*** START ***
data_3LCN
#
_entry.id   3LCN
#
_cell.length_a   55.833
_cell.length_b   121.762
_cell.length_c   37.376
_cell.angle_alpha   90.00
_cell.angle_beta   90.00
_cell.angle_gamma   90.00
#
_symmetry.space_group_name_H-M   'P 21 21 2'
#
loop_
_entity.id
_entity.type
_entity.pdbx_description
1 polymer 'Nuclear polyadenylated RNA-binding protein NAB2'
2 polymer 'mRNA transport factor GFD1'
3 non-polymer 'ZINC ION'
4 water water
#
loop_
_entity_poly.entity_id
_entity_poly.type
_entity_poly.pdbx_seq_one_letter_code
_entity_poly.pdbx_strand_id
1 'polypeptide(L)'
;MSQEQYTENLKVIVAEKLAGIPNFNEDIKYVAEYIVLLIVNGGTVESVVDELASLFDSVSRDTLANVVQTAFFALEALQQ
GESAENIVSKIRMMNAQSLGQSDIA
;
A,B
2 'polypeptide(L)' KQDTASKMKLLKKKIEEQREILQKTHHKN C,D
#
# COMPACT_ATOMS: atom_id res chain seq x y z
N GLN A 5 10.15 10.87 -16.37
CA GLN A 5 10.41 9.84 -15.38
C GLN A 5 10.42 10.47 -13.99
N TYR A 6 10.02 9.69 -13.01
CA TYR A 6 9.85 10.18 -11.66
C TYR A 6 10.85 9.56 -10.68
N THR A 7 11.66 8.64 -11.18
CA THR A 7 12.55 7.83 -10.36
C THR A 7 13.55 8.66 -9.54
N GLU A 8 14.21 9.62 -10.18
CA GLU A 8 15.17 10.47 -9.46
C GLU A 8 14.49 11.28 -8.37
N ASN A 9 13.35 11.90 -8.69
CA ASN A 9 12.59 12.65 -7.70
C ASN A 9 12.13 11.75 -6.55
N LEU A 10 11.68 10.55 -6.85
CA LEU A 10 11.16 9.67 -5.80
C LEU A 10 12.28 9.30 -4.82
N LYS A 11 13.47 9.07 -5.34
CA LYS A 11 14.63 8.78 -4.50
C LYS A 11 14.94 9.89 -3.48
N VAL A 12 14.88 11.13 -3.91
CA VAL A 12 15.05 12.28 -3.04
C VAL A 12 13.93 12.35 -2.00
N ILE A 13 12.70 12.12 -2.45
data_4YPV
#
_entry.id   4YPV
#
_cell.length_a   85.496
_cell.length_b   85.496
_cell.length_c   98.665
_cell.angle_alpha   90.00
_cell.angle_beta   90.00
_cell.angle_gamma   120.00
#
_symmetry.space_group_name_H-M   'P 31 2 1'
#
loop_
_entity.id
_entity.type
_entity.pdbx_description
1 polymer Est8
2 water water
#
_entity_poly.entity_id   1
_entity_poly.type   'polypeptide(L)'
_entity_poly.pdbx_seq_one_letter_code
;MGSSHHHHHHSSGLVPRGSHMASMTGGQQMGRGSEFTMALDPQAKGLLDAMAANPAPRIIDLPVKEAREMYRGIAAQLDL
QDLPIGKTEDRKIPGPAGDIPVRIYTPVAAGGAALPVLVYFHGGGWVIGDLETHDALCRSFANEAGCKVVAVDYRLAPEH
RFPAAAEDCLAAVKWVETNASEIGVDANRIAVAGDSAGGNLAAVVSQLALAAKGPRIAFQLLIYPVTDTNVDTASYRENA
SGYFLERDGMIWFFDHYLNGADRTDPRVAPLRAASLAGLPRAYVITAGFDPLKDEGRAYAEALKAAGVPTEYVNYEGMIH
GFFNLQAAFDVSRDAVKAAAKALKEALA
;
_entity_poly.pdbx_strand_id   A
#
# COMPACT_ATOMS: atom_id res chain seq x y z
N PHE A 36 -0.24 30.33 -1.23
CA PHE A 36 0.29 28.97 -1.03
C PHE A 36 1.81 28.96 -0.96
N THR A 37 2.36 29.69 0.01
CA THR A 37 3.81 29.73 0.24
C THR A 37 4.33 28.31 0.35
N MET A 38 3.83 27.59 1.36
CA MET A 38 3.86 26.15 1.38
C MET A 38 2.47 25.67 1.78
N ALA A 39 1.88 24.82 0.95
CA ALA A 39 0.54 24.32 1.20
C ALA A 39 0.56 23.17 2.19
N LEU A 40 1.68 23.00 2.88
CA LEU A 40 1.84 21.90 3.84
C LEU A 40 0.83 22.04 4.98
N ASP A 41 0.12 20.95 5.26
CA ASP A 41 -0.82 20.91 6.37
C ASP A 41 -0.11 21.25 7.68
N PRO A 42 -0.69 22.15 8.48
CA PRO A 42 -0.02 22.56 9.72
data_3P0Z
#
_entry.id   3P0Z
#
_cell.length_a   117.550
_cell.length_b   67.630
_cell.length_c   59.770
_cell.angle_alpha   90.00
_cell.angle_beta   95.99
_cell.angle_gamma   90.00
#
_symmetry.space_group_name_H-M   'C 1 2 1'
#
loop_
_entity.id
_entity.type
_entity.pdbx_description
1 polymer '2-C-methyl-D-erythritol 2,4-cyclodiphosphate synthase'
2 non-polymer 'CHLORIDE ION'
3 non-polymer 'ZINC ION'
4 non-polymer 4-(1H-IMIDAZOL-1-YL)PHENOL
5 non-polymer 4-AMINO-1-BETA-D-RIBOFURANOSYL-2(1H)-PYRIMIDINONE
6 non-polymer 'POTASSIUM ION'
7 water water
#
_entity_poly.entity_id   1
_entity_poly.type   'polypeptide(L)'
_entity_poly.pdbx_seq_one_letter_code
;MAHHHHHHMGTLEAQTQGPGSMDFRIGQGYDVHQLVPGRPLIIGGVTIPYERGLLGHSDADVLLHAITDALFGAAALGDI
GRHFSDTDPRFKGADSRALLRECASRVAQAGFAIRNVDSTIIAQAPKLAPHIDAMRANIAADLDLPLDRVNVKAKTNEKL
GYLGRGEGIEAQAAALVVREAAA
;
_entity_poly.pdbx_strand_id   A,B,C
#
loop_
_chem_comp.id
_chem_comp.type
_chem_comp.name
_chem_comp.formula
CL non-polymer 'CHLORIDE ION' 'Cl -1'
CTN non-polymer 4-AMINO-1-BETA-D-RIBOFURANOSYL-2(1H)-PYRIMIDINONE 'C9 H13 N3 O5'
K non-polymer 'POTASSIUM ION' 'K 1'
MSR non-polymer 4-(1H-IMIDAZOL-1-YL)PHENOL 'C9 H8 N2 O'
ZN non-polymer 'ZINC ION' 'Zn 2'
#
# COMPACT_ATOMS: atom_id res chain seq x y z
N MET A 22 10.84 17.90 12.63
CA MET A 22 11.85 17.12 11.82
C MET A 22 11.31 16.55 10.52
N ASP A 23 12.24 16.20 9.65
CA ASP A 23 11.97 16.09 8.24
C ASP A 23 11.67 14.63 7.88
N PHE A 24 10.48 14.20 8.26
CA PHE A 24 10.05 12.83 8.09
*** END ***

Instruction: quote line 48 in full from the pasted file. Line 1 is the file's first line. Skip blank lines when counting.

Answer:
N ASN A 9 13.35 11.90 -8.69